As discussed in reference to FIG. 1, stimulus wafer assembly 20 has attached chips at its bottom surface and wells providing a test socket at its top surface. In addition to the feedthroughs or through wafer interconnects 40, multilayer interconnection circuits 46 are provided in additive layers at the bottom face of stimulus wafer 16, using metal and dielectric layers as is known in the art. Interconnection circuits 46 provide the means to map between selected I/O points on the bottom surface, such as well 47, and I/O points on the top surface such as well 31, first shown in FIG. 3. After interconnection circuits 46 have been fabricated, assembly layer 48 a is fabricated as shown, preferably using photo-defined BCB 49 a as is known in the art. Reflowed solder 50 binds the ends 51 of the bumps provided at I/O pads on all of the attached IC chips. At the top of the wafer, conductive walls 52 typically comprise a layer of aluminum that bonds with the exposed polysilicon pillar 41 followed by a sequence of layers that terminates in a non-oxidizing surface layer that is compatible with the chosen compliant conductor used in the wells. A suitable sequence of layers may comprise sputtered or evaporated aluminum, sputtered titanium/copper and plated nickel followed by plated gold. The compliant conductor 53 may be a liquid or a dry power. A suitable liquid metal alloy may include a base of gallium, indium to lower the melting point, antimony to reduce oxidation, and bismuth to improve fluidity. A suitable dry powder may be comprised of fine particles of a gold-tin alloy such as 80Au20Sn. The particle diameter may be sub-micron, or the particles may be nanoparticulates. A preferred diameter range is 0.1-10 μm. This choice of conductive alloy has the advantage that it can also be used as a fluxless solder. Particles formed from the gold alloy material have a low tendency to oxidize; they can be cleaned for use as a fluxless solder by brief immersion in dilute hydrochloric acid. The pitch of wells 31 will correspond to the pitch of bumps used on the product wafer. The minimum pitch P, 54 may be less than 80 μm for example, if 10 μm diameter copper pillars or posts are used for the bumps. Selection of the type of bump used will depend on the pitch as well as other factors.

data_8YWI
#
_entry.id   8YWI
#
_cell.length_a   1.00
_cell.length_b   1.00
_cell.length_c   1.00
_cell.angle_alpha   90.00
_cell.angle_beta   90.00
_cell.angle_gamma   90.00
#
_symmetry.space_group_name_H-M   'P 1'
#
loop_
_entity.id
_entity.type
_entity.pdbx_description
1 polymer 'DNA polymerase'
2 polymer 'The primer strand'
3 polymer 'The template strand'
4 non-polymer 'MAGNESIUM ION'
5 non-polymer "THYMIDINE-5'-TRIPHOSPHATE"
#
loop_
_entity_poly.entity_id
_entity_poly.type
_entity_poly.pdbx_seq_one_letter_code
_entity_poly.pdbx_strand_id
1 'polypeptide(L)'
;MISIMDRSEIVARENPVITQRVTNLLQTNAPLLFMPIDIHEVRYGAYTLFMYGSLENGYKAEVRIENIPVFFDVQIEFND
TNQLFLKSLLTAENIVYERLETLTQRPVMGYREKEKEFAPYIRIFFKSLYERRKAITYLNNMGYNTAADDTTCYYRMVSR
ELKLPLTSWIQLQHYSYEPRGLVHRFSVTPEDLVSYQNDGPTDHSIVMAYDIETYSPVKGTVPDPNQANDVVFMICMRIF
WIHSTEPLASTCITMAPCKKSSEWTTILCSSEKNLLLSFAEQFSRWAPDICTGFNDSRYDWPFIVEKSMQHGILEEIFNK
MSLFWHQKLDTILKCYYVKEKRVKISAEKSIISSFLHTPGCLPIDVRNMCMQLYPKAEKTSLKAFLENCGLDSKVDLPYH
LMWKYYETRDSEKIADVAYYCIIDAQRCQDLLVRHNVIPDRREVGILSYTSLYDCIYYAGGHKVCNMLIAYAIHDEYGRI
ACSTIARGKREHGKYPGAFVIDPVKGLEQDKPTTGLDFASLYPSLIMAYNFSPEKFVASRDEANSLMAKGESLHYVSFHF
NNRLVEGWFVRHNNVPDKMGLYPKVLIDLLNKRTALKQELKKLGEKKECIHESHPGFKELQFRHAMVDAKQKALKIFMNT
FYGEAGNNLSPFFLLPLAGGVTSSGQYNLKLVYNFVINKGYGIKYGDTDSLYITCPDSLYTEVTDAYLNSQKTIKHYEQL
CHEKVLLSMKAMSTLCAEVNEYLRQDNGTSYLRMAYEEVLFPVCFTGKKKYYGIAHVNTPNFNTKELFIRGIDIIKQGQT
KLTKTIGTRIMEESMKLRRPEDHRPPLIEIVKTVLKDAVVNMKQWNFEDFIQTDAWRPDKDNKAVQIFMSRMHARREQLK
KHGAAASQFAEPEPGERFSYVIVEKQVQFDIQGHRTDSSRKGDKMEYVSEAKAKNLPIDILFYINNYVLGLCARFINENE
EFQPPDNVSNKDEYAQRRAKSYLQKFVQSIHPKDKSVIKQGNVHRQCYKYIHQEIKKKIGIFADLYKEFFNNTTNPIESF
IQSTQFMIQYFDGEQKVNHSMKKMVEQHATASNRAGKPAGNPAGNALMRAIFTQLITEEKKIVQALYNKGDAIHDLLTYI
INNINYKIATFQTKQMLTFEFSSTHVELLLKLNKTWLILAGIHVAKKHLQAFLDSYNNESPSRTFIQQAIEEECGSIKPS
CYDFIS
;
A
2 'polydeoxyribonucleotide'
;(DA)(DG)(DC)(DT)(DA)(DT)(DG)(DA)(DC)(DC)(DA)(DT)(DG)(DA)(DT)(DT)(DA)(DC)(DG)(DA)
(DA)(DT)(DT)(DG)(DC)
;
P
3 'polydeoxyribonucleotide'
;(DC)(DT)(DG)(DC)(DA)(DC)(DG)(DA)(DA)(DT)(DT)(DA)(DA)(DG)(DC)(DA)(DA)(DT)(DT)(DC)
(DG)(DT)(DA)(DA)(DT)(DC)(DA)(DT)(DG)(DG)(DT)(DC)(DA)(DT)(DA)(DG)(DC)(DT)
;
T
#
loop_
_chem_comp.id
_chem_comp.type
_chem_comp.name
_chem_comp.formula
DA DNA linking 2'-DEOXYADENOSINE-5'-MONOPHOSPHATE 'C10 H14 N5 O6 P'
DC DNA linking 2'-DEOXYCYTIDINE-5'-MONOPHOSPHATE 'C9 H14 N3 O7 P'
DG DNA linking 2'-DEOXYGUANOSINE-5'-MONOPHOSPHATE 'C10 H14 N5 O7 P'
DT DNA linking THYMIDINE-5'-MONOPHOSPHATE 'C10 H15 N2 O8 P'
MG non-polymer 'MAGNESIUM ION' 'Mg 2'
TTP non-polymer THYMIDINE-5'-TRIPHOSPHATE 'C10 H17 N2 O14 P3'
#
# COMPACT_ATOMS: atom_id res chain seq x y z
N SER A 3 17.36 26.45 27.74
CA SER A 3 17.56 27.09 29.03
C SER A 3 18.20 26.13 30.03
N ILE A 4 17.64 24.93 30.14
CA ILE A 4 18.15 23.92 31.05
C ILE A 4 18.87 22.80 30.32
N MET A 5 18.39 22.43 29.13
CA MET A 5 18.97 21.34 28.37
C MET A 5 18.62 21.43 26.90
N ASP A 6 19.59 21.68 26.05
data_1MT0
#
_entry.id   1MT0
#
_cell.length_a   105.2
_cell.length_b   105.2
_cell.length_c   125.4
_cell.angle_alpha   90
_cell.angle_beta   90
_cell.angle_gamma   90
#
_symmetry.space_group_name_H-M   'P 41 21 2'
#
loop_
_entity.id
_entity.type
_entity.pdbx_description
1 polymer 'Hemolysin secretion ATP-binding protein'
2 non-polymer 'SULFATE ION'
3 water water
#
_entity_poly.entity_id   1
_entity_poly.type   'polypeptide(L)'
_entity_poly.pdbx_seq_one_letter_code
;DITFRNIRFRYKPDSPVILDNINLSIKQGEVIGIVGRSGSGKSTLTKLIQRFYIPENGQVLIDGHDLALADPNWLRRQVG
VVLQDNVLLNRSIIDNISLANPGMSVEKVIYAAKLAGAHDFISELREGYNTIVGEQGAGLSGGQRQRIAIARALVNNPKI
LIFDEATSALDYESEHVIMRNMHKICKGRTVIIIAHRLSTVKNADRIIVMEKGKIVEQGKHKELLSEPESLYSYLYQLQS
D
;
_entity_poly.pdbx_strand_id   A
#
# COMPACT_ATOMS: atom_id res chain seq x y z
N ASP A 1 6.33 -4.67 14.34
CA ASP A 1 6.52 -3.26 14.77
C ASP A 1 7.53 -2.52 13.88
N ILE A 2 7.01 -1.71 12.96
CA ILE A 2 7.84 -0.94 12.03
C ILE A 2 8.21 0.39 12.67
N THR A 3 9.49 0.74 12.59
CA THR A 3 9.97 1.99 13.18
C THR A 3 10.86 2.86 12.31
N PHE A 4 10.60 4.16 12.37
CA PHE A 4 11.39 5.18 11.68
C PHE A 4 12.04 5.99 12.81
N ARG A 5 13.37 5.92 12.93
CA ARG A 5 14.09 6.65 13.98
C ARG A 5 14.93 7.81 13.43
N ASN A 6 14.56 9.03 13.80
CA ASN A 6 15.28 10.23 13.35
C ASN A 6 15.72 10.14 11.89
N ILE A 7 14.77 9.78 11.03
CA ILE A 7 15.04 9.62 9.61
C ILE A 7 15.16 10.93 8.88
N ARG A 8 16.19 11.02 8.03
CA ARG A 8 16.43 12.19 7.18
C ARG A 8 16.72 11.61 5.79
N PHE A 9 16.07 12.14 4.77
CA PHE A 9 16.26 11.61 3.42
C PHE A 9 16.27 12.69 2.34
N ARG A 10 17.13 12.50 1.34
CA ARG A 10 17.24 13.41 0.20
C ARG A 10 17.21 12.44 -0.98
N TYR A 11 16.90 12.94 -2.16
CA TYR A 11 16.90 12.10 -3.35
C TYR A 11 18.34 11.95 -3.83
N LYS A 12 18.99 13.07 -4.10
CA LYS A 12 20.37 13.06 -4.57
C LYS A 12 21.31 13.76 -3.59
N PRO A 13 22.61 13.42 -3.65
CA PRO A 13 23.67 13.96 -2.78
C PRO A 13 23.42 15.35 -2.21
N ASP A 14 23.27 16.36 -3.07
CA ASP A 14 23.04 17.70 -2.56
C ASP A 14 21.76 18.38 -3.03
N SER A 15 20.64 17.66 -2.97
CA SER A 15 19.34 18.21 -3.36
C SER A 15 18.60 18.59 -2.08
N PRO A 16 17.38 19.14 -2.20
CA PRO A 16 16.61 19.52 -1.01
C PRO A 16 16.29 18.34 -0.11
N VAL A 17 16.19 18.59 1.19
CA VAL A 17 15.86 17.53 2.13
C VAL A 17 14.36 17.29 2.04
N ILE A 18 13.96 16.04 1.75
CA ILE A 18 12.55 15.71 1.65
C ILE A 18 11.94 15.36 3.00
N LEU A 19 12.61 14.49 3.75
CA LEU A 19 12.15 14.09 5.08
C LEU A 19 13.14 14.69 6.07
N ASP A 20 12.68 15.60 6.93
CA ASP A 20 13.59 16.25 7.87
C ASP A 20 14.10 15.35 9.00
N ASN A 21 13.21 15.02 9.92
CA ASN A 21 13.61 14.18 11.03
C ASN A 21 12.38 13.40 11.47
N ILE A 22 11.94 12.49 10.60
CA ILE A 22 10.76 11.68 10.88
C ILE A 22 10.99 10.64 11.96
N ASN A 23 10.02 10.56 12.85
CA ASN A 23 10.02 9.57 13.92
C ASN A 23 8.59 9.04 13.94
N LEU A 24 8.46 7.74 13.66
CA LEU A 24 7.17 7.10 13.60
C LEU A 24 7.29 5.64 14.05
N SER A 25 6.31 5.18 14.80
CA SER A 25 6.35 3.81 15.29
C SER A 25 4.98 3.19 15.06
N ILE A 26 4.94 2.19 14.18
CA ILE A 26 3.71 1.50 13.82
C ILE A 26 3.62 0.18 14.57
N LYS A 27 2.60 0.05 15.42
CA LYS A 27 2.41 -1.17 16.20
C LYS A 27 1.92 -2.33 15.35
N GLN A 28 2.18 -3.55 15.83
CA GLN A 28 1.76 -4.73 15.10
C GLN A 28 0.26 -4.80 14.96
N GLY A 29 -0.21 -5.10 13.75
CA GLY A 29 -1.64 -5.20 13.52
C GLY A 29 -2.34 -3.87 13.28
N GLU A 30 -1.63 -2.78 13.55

Stimulus wafer 16 may include embedded passive circuits, typically used for improving the signal integrity of high edge-rate signals flowing in the embedded traces and feedthroughs. The passive circuits may include termination resistors or bypass capacitors. Required active circuits are preferably contained in attached IC chips. By not implementing active circuits in stimulus wafer 16, fewer masking steps will be required and the wafer can be fabricated relatively inexpensively, potentially on older fabrication lines.

FIG. 5 depicts a first face or bottom side of stimulus wafer assembly 20, including multiple locations 56 of a test cluster, to be further described in reference to FIG. 6. Also included is an I/O pad array 57 for connecting the flex circuit 18 of FIG. 1E, carrying I/O signals and power between stimulus wafer assembly 20 and the test support computer. A test controller chip 58 is also shown; its purpose is to support the interface between the test support computer and the multiple test clusters 56. Test controller chip 58 accesses local memory chip 59 for buffering test inputs and outputs and storing intermediate and final results.

FIG. 6 shows an expansion of test cluster 56, including master chip 61, multiple slave chips 62, a power distribution chip 63, and a cluster interface chip 64. Master chip 61 provides test vectors to slave chips 62 which provide test input/output functions (pin electronics) for the large number of inputs and outputs associated with the circuits on the product wafer. The pin electronics typically include registers for holding test vectors and test results, and comparators for comparing each bit within a test vector against a corresponding bit containing a known good value. Power distribution chip 63 is preferably digitally controlled; it accepts commands and meters local power supply voltages and currents that vary as required for the various tests, optionally including burn-in. Cluster interface chip 64 interfaces master chip 61 in each test cluster to test controller chip 58 at the wafer level; it also preferably includes temperature sensing circuits, for localized temperature monitoring of the circuits under test.